What, one wonders, is the difference? As we have established, the distinction being drawn is not of technical training or of base eligibility. And it can’t be historically based, because there has been just as much exclusion in the history of gun control as in the history of the universal franchise. As a matter of fact, the desire to separate poorer Americans from their right to keep and bear arms has been a common feature of American history, even in recent years. The Sullivan Act, passed in New York in 1911, was linked inextricably to disdain for recent immigrants. Writing about the 1968 Gun Control Act, the anti-gun journalist Robert Sherrill noted acidly that the legislation “was passed not to control guns, but to control blacks.” The law, Sherrill contended, “had nothing to do with the guns used in the assassinations of King and Robert Kennedy” (to which the bill was ostensibly a response), and it seemed reasonable therefore “to assume that [it] was directed at that other threat of the 1960s, more omnipresent than the political assassin—namely, the black rioter.” That the measure specifically targeted so-called “Saturday Night Specials”—a term for inexpensive guns, largely bought by the poor—made Sherrill’s conclusion even more poignant.

It should remain so today. Statistically speaking, high fees and strict permitting hurt immigrants and minorities to a disproportionate degree, as well as limiting the options of citizens who live in the sort of high-crime, low-income neighborhoods where firearms are most crucial to the law-abiding. Who, one has to ask, do Malloy and Company think they are aiding?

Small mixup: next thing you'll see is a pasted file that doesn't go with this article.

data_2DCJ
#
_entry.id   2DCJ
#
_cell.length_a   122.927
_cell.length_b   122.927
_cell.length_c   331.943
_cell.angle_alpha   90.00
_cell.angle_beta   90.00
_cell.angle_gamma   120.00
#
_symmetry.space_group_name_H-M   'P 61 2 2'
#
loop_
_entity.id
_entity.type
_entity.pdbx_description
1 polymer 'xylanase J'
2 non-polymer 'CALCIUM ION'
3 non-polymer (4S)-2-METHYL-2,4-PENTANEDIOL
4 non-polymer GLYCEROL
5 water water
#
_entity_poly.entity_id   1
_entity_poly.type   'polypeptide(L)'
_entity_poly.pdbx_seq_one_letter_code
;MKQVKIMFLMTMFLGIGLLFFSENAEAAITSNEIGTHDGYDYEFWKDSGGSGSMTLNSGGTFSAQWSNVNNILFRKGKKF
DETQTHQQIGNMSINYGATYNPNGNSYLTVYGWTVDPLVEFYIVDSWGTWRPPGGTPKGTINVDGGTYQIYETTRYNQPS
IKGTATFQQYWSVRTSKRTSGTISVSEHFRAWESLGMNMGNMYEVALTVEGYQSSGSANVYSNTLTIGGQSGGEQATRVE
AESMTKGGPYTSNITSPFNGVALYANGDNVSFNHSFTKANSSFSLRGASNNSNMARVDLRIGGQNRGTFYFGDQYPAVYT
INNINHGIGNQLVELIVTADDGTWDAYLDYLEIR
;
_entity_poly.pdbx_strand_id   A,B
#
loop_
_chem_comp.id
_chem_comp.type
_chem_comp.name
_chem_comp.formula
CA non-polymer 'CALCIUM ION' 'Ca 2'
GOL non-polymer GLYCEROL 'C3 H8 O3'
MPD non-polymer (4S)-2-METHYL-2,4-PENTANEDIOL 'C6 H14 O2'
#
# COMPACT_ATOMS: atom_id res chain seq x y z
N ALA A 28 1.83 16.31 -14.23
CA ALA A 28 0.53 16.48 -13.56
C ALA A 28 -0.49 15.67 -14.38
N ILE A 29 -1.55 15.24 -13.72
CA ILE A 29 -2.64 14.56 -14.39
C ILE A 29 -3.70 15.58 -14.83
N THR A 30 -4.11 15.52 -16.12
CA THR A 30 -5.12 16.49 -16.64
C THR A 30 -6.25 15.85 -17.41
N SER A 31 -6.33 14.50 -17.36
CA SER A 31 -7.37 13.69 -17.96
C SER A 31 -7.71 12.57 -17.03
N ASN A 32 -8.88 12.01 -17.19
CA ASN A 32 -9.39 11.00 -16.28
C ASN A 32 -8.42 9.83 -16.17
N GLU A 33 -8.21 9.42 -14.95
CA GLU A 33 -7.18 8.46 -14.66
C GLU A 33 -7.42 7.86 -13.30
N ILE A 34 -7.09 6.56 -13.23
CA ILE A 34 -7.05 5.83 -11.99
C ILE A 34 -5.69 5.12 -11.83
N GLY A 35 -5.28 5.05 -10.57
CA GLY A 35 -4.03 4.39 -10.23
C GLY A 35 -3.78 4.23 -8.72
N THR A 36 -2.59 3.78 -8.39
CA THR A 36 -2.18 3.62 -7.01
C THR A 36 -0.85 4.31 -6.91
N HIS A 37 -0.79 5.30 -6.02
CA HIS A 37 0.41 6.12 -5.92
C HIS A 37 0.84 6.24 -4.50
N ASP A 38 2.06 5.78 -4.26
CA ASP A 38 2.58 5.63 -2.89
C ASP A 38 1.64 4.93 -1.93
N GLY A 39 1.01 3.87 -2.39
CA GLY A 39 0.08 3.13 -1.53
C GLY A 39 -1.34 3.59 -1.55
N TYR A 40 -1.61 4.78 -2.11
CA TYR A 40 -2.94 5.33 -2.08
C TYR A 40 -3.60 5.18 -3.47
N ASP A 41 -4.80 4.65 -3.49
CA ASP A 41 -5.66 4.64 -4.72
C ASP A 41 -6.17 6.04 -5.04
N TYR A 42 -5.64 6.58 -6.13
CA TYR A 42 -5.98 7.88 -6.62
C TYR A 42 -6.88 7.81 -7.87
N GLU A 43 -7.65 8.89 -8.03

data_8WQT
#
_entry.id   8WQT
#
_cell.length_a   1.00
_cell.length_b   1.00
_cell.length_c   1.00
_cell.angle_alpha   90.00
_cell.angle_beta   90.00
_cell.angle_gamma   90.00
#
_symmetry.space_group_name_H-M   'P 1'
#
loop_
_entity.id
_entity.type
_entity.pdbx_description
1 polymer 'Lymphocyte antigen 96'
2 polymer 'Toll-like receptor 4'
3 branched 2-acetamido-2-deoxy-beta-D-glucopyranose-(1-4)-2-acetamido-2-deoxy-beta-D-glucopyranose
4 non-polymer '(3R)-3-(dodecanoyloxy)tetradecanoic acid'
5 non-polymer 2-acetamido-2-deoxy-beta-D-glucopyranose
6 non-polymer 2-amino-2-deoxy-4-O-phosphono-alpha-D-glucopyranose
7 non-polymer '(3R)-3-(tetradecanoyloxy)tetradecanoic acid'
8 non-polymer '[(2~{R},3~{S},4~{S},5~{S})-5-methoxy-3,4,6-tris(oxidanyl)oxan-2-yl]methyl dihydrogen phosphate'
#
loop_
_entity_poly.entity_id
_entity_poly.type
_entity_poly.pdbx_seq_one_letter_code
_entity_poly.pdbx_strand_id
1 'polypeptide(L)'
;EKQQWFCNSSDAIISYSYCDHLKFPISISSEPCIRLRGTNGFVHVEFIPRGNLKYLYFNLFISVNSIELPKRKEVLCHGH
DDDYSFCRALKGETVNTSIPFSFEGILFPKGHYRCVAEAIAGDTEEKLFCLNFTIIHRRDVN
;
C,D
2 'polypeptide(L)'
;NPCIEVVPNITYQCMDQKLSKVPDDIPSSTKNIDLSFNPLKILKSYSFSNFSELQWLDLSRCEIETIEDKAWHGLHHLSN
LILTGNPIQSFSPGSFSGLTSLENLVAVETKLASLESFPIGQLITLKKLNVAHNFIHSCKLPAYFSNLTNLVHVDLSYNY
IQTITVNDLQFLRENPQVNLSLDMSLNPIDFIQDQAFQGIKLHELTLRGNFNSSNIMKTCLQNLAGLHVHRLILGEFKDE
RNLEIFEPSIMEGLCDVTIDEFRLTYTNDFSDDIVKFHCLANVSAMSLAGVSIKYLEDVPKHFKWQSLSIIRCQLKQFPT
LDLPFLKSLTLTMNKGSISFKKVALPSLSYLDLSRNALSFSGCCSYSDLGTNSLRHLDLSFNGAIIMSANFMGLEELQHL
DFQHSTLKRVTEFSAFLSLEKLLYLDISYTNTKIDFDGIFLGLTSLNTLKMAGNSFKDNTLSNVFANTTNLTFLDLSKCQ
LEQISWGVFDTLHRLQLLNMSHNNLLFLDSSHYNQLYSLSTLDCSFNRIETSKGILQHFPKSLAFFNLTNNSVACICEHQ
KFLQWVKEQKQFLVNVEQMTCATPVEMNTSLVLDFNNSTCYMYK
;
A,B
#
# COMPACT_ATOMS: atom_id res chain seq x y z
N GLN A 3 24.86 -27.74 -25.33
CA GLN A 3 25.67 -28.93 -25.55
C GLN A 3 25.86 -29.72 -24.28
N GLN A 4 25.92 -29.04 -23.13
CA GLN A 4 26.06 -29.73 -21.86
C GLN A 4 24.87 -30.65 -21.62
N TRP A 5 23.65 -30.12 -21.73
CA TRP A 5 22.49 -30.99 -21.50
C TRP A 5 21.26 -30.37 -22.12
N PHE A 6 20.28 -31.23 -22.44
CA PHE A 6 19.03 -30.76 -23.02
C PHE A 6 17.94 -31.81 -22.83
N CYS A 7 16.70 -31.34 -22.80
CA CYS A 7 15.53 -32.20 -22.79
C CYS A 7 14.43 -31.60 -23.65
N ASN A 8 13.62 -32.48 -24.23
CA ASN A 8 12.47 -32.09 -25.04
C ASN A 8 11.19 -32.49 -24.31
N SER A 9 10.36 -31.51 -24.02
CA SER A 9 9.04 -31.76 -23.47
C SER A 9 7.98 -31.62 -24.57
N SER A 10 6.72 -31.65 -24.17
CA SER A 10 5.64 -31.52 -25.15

Lest I be misunderstood, I should make it clear that the approach at stake here is appalling regardless of how truthful its practitioners are being. Crisis or no crisis, it will never be appropriate to balance a creaking government spreadsheet on the back of the Bill of Rights. But that the gun controllers are lying and conniving makes their plans considerably worse. For a decade or so now, foes of the Second Amendment have suggested witlessly that the state impose a $5,000 tax “on each bullet.” As an idea, this began life in a comedy routine: “You don’t need no gun control,” Chris Rock joked. “You know what you need? I think all bullets should cost $5,000.” Now, men in suits are taking up that plan. Those of us who live in terminally blue states might wonder where this will end.